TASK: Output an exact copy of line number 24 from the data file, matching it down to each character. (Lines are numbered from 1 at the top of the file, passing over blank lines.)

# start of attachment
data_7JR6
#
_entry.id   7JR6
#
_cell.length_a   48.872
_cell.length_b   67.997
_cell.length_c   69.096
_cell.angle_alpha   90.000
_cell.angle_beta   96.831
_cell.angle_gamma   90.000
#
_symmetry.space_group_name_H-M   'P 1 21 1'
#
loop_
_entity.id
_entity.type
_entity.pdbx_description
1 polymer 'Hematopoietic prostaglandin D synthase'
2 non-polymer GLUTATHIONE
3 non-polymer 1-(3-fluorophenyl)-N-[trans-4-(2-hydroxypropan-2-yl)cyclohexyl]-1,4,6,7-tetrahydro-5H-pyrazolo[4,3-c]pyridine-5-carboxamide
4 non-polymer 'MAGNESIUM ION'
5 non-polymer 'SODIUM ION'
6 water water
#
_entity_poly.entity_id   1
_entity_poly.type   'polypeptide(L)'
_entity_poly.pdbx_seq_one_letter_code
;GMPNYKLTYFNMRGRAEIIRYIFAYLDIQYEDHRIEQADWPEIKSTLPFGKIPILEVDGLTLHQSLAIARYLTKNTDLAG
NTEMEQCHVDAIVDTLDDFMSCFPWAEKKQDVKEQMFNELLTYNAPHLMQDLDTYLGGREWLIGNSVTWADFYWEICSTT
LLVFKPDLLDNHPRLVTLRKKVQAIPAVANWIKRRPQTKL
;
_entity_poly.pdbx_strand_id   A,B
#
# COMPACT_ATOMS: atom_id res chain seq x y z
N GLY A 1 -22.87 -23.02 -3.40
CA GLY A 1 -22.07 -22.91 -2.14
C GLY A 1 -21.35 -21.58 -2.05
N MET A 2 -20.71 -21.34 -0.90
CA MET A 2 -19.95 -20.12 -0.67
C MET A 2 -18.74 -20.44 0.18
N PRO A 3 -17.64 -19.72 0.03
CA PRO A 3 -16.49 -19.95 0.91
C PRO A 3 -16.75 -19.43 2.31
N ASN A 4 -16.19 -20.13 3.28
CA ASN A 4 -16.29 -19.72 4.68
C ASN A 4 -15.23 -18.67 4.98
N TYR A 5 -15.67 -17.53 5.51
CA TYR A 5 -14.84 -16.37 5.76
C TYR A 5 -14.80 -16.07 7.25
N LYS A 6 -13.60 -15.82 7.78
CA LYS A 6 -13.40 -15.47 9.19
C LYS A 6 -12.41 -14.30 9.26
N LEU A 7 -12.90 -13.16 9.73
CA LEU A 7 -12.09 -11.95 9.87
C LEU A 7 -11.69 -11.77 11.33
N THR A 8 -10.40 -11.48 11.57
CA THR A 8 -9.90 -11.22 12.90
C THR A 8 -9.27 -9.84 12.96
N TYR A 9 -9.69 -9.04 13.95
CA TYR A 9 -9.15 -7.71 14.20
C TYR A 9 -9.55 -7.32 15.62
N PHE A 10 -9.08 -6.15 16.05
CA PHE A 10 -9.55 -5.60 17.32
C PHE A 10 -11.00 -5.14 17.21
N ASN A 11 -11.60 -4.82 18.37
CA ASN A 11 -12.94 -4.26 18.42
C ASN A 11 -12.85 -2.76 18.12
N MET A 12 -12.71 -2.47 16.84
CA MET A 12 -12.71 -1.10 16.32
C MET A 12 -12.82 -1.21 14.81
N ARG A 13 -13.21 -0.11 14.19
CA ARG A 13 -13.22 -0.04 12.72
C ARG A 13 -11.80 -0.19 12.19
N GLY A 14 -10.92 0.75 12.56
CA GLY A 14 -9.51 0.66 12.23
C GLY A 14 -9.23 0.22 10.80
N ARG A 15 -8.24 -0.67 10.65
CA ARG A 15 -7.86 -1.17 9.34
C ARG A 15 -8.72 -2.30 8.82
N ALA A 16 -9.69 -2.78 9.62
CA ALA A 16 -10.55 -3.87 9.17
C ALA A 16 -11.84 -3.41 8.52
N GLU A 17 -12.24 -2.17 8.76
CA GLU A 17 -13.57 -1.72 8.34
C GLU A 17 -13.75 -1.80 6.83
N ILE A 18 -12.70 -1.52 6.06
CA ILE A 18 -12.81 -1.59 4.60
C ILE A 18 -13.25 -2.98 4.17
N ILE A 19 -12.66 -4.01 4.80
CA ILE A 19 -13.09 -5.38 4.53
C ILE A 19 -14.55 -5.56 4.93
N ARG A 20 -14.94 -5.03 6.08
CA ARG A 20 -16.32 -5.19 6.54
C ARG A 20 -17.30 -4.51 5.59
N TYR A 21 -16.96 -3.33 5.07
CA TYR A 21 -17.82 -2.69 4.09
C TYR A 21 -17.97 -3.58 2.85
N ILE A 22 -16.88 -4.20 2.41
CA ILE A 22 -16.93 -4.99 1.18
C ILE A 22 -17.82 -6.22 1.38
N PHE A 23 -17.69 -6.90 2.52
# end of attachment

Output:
#